Smart Drill Head

IAV and SDI are developing a distributed system for diagnosing oil, gas and geothermal drilling systems

Drill heads are brimming with sensors and electronics. If problems occur, they need to respond as autonomously as possible. Together with its german client Scientific Drilling International (SDI), located in Celle (Germany), IAV has developed a distributed diagnostic system that is based on approaches from the automotive sector, but also uses solutions that could be of interest for future applications.

Nowadays, oil and natural gas reserves can no longer be tapped without high-tech. On their way down into the depths, modern drill heads not only have the capability of moving vertically through rock with a high level of precision but also horizontally. This makes it possible to extract the sought-after hydrocarbons below geological strata in a horizontal direction more efficiently than it is with conventional vertical drilling technology.

Among the world’s leading specialists in this field is SDI. The company is an independent service provider that offers complete, high-precision drill hole navigation and drilling solutions. Founded by a wine-growing family in California, SDI develops and produces highly advanced electronic sensors for measurements while drilling (MWD) and logging while drilling (LWD), wireline control or directional drilling. Worldwide, SDI operates in 26 countries and carries out both geothermal and horizontal drilling work in coal bed methane seams as well as complex conventional and unconventional oil and gas projects.

In these drilling projects, SDI’s drill heads are permanently exposed to enormous loads, from high temperatures and pressures to large acceleration levels from severe vibrations. During the drilling process, the drill head is not connected with the above-ground control center by cable for data communication, but instead information is communicated over a depth of several kilometers by means of a complex procedure using the flushing liquid. Because of the very narrow bandwidth of just a few bits per second that can be transferred by the medium known in specialist circles as “mud”, it is not possible to send detailed information on the state of the drill head to the surface. In the opposite direction, control commands can only be transmitted to the drill head with a high latency, making it difficult to respond to technical problems within an acceptable period of time. Just like a modern vehicle, the drill head is brimming with sensors and electronics to monitor the state of all components and automatically take action whenever necessary. “SDI has a huge interest in guaranteeing drill head availability based on autonomous substitute reactions whenever malfunctions are identified, even in emergency operating mode. It is extremely expensive to bring the drill head back to the surface from a depth of several kilometers”, explains Ulrich Michael, responsible manager in software development at SDI.

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OBD for oil and gas production

Several control units, connected via a proprietary data bus, capture the measurement values and monitor the technology – in the same way as they do in a car. And so the idea was born to use IAV’s expertise from on-board diagnostics (OBD) in oil and gas extraction. “Since the beginning of 2017, we have been developing the software for a distributed system for diagnosing SDI drill heads which can identify faults and autonomously respond to them with substitute reactions”, Stefan Kuppe, project manager for software development at IAV says. “If, for example, a sensor value fails, our systems captures this failure with a fault entry. Through a configurable link to a fault handling routine at another point in the system, a substitute value can be computed, for example on the basis of a model. This means there is no need to interrupt the drilling process.”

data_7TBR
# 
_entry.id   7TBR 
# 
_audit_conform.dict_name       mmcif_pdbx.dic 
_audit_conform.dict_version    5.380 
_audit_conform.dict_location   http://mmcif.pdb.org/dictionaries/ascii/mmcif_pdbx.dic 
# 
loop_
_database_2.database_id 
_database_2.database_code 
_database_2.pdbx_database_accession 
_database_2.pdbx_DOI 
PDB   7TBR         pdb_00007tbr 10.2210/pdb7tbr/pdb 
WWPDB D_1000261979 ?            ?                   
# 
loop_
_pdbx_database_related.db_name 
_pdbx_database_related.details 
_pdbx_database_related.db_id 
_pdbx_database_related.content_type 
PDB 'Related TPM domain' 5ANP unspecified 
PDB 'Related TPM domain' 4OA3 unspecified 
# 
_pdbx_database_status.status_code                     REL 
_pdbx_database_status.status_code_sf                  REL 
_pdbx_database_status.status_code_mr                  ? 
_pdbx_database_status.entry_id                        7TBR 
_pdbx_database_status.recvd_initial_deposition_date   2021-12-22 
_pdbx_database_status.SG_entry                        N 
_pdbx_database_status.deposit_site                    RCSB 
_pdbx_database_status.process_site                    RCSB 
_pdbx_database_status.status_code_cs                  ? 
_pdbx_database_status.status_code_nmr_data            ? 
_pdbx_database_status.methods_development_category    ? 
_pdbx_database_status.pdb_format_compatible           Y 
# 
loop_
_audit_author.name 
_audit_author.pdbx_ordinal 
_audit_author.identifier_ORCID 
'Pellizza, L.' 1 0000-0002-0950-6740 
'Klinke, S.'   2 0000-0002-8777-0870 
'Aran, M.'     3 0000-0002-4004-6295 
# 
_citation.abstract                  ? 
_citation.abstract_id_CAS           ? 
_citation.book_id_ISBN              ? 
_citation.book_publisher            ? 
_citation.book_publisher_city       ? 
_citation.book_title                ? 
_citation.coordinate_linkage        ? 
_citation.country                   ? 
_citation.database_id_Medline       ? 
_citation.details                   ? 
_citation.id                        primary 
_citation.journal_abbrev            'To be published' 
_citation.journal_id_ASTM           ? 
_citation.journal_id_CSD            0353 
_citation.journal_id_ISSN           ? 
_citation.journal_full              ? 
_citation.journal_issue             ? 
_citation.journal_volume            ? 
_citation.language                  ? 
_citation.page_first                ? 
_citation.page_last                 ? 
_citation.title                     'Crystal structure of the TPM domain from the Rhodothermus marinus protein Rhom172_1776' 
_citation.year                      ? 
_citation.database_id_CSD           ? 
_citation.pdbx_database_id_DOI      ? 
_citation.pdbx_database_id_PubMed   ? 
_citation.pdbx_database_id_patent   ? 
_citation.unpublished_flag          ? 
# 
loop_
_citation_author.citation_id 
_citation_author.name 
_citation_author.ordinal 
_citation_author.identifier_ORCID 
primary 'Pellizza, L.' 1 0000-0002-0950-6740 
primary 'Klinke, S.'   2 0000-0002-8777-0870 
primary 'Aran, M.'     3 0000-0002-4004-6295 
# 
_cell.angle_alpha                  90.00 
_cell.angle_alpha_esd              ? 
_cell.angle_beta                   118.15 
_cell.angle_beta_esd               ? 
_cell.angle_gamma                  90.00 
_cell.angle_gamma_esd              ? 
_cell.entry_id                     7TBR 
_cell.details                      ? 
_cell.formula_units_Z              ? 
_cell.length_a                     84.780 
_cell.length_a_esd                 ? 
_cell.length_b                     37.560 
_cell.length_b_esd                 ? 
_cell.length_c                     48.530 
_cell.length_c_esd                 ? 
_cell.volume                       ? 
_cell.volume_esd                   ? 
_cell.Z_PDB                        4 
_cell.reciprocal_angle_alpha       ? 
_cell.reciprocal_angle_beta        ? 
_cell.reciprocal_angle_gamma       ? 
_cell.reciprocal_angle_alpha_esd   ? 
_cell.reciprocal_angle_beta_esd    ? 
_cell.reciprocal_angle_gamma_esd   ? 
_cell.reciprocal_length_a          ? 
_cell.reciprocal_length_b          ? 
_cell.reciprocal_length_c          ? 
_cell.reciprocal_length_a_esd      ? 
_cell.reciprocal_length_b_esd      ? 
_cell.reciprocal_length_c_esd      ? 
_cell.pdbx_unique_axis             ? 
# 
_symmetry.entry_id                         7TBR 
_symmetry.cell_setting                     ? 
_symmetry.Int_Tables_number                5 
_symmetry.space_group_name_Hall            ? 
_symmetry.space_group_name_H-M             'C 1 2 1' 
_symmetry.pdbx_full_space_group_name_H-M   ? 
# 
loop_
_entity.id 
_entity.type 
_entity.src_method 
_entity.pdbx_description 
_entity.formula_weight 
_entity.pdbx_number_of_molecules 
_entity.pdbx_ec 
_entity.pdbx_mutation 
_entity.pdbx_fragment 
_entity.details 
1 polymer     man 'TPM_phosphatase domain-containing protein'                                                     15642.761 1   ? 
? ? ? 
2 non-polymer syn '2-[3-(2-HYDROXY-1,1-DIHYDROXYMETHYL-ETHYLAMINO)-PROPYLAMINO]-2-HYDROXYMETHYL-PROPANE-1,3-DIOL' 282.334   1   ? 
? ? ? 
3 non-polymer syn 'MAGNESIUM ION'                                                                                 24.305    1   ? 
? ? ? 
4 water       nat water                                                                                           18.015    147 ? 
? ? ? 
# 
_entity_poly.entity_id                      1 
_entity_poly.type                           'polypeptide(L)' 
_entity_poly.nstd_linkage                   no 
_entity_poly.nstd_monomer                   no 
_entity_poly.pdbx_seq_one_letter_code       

Tree structure for fault forwarding

The distributed diagnostic system is based on a tree structure. Faults in a component are passed up until they reach the main node. The instructions for the substitute reactions take the opposite route to the subordinate nodes, enabling the system to react to a problem with simultaneous adaptations on several control units. “The underlying diagnostic concept comes from automotive engineering”, Kuppe says. “Among other aspects, this includes the interface for detecting the specific fault, debouncing the fault, saving additional information, such as temperature or pressure, as well as stopping further diagnoses to avoid followon faults.” New, however, is the communication protocol which provides the basis for exchanging information on faults and fault response in the drilling system.

The software for SDI is being developed using agile methods, with new contents being generated in three-week sprints and then reviewed at the end in cooperation with the customer. The embedded software is written in the classic way in C whereas the user interface is based on C# .NET. All software components are validated by means of static and dynamic tests in compliance with IAV’s internal quality guidelines. “The distributed diagnostic system will be integrated into the drill head for the first time in the fourth quarter of 2018”, Kuppe reports. “But our generic concept is not restricted to the drilling industry. Other industrial applications are also conceivable, for example the Internet of Things.“

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